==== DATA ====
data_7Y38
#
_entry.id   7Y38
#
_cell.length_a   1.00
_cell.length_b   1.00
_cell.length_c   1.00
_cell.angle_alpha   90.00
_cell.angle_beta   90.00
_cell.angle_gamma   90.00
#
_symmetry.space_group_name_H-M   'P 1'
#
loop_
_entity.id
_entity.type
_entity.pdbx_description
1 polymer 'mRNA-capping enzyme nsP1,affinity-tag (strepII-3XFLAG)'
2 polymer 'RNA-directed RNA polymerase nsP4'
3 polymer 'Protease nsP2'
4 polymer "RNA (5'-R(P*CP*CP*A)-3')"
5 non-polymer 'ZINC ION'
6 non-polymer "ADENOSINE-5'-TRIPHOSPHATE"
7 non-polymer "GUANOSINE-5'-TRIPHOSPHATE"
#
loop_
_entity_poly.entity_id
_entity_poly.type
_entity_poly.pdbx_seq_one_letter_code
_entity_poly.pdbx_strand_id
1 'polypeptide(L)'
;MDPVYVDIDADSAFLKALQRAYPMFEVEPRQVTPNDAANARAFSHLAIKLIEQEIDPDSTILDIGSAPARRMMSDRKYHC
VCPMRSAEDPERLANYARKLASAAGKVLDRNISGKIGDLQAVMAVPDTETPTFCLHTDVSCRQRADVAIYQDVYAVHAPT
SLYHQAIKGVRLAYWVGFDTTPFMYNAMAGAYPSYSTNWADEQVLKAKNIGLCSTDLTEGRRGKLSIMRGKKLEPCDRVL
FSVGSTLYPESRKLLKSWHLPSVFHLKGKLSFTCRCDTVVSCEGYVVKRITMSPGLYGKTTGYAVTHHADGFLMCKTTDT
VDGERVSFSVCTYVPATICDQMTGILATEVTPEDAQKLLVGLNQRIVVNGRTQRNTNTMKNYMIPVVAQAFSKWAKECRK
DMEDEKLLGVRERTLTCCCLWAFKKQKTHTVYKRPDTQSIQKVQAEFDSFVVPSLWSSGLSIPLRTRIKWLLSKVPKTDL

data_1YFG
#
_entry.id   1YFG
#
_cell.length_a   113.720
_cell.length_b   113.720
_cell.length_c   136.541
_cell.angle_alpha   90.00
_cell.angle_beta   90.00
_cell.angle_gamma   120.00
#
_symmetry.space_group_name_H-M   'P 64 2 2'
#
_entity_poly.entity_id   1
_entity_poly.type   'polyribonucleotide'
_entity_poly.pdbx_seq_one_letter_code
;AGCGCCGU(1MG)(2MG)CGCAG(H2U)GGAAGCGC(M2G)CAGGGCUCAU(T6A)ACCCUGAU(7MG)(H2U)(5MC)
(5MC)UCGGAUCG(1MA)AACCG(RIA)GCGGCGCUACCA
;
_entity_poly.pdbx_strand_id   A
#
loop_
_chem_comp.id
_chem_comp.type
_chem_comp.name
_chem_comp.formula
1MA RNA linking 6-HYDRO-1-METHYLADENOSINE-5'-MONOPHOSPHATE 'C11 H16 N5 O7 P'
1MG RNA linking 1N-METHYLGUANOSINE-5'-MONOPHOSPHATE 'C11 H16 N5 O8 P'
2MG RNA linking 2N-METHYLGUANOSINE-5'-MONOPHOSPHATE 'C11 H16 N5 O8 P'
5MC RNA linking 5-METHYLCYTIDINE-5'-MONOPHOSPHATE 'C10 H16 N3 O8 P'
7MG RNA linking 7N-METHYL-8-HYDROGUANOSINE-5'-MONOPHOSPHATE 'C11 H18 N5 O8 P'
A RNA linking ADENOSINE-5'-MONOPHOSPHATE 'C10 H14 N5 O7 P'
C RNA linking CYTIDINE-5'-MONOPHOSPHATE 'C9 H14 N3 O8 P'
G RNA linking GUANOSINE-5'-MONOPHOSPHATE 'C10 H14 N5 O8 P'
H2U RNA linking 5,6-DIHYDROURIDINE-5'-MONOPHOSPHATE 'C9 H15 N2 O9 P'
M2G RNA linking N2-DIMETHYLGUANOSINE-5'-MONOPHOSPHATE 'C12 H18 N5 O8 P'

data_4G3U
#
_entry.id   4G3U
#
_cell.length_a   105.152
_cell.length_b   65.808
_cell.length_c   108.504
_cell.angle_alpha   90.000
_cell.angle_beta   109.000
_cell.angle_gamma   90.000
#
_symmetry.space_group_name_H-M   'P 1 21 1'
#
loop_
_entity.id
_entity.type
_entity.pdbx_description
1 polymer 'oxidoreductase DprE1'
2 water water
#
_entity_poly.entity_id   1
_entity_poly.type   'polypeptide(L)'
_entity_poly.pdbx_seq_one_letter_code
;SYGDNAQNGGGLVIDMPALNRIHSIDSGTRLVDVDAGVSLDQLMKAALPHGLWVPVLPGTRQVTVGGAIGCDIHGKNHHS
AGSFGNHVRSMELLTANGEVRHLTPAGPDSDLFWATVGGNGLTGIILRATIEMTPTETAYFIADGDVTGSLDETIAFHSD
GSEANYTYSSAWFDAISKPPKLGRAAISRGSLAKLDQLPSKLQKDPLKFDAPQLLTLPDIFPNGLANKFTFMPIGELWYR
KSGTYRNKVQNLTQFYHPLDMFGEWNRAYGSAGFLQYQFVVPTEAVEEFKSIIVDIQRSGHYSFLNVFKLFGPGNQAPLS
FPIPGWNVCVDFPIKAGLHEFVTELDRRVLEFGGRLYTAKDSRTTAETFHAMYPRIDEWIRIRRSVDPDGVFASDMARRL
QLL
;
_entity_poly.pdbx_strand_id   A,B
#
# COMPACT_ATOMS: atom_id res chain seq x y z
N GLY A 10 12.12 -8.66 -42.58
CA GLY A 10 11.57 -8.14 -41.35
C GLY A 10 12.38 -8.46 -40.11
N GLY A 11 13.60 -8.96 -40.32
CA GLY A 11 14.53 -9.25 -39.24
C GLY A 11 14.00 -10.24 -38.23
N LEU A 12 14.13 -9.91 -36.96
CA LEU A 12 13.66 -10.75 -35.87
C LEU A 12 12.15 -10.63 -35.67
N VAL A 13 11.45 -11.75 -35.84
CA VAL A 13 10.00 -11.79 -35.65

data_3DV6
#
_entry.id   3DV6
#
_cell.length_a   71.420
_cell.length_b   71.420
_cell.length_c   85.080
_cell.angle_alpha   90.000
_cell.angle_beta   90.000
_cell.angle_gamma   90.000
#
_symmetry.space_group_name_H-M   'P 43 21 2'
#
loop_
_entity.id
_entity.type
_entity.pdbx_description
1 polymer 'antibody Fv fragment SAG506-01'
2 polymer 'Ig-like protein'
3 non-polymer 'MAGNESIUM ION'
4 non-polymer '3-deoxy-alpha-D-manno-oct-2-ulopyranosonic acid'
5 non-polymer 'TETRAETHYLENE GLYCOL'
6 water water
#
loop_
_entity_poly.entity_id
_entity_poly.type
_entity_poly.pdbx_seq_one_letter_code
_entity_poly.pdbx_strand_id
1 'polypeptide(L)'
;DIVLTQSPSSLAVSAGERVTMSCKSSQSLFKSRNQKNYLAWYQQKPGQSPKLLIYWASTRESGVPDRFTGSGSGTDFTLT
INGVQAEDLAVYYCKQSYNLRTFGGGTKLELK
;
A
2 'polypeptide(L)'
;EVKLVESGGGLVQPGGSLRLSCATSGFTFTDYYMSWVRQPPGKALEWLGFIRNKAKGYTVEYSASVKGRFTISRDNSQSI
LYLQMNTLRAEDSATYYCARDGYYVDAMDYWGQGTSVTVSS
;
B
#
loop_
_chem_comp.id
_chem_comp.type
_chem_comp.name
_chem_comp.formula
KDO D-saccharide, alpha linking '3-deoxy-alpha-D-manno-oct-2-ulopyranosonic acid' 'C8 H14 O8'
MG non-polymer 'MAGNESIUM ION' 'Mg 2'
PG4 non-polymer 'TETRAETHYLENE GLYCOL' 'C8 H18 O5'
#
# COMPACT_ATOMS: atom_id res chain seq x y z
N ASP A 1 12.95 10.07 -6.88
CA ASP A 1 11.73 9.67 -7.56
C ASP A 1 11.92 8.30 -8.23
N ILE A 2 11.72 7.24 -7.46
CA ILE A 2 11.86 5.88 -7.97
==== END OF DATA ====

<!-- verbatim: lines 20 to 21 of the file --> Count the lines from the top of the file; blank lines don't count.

3 polymer 'Protease nsP2'
4 polymer "RNA (5'-R(P*CP*CP*A)-3')"